19/09/2011 § 1 Comment
Available in a multitude of formats (.mobi, .epub, .pdf, .rtf, and more!), this free ebook is written by Fast Company writer Anya Kamenetz with support from the Gates Foundation. The book is based on the premise that the traditional process of attending college is expensive and exclusive — but more importantly, the way education is being delivered is changing. The purpose of this book is to provide you with resources that give you control over your education.
Now I haven’t read the entire book from cover to cover, but I don’t think you’re supposed to! The “How to use the Edupunks’ Guide” section helps you figure out what you want to learn from the book — do you want to learn about online programs? Are you interested in alternative college programs that help you earn a degree faster? Or do you just want to find free, open sources of educational content?
Personally, I’m most interested in the last section of the book — “Open World” — that lists where you can find open educational content, social learning websites, and reputation-based networks. For example, I’ve known about MIT Open Courseware for a while but had no idea that there is an open courseware consortium. I also didn’t know about the web development resources named in the book.
The Edupunks’ Guide is definitely worth checking out if you’re an independent self-learner or just interested in exploring the free online resources out there.
Are you an edupunk? What open content resources do you use or know of?
30/08/2011 § 4 Comments
Greetings from New York,
This is my first official post as a new contributing writer for Hack Library School and I’m psyched to share a bit of my experience from the past week (08/20/11 to 08/27/11) both as a new library school student at Pratt Institute School of Information and Library Science (SILS) and as a transplant to New York City. « Read the rest of this entry »
19/08/2011 § 12 Comments
This is a collaborative post between Teresa Silva, who is entering her first year of library school at the Pratt Institute of Information and Library Science, and Turner Masland, who is entering his final semester of Emporia State University’s School of Library and Information Management.
Teresa: Finally, after months of waiting, I’ll be a student once again. I’m excited and eager to get going. Following various blog source recommendations including a recent post, I’ve started a blog, I have a twitter account, and after years of having a cell phone solely for dialing and texting, I’ve upgraded to a smart phone. I’ve registered for my classes, all core, which I figure will give me a better idea of what I’d like to concentrate in, so come second semester I’ll be able to take classes with more of a focus. Now it’s just a matter of attending orientations and various introductory activities before school at the Pratt Institute School of Information and Library Science officially begins on August 29th.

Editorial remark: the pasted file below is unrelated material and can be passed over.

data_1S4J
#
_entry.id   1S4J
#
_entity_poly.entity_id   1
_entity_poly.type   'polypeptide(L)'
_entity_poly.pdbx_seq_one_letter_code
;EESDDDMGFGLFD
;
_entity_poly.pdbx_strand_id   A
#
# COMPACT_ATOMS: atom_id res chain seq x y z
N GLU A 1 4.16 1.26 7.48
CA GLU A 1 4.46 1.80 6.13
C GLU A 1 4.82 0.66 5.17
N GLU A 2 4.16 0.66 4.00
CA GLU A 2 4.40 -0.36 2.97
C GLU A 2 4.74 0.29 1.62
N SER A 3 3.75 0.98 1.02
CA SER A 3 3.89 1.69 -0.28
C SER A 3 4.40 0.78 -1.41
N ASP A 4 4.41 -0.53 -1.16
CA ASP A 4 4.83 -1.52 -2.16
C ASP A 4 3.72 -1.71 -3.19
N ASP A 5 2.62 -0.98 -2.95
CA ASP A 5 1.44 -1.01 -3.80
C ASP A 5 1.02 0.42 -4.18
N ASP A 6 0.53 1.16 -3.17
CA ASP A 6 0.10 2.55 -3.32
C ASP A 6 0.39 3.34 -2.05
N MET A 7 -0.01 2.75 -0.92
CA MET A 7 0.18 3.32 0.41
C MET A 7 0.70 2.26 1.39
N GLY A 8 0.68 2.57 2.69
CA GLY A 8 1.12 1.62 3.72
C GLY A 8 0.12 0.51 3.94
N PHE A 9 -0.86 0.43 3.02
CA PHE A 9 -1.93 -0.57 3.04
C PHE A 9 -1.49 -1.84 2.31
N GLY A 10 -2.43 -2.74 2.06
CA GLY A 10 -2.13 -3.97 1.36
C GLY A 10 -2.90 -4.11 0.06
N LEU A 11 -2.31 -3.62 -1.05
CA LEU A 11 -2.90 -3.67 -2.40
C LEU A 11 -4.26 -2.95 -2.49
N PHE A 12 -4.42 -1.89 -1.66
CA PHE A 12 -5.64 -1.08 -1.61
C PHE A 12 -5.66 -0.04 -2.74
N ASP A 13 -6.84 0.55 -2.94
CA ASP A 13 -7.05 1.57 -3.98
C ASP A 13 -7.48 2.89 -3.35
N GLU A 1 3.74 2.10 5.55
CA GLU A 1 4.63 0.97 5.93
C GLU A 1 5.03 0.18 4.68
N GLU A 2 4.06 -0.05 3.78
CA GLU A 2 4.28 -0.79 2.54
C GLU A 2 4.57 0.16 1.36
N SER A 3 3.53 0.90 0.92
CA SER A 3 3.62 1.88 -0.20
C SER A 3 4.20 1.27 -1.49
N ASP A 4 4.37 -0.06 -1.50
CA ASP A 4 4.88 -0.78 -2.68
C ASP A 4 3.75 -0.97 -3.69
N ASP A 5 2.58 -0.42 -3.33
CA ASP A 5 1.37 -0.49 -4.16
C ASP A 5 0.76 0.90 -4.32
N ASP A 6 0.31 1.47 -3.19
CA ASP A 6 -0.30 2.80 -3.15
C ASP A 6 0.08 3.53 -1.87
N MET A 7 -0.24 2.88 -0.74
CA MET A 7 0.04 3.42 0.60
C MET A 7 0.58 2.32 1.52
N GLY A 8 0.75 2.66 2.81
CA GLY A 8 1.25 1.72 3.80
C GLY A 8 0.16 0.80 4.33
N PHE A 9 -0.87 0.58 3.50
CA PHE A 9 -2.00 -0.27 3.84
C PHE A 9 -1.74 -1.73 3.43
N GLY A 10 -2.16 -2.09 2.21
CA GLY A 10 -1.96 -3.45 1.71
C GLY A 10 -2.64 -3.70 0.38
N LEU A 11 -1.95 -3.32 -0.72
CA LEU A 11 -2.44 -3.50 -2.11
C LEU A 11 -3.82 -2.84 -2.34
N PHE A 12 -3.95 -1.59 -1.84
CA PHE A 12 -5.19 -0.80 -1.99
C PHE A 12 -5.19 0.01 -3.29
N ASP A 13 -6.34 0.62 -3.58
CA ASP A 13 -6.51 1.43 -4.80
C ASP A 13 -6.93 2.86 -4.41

The next two years will be dedicated to learning as much as I possibly can about the realm of information and library science. I’d like each class that I take to be challenging, to learn how to effectively relay information to the public in which ever concentration I choose, to be able to engage with my professors and classmates and develop strong professional relationships, and to reach my goal of graduating and finding a job in something that I enjoy.
Now, I’d like to ask my fellow collaborator, Turner Masland, some questions about his first year experience. « Read the rest of this entry »
17/08/2011 § 12 Comments
If you didn’t read Zack’s post on Monday, (Library School Starter Kit) check it out here. Otherwise, read on for some suggestions about classes as you start library school!
You are probably “stuck” taking required (core) courses this term, and that’s good! If you took what you WANTED to take, you might not be challenged. You might be missing out on some good foundational information about LIS. You might not meet your favorite group member. You might miss your favorite instructor! You might miss an opportunity for your cohort to make an inside joke that will last for years to come! You might not realize that even though you really WANT to be an academic librarian, you really SHOULD be a public librarian. Library School has a way of helping you find yourself.
So, while you’re taking those first couple of required courses, you’ve got to peruse the course catalog! You may think you have just started classes, but before you know it, an adviser will be contacting you and announcing class registration dates and times and instructions. Be prepared. Here’s how.
15/08/2011 § 28 Comments
Below is a timeline that roughly follows my own experience in library school and what I have noticed other successful library students doing. Most of the activities are simple non-time intensive ways to help create opportunities to improve the quality of your library education.
« Read the rest of this entry »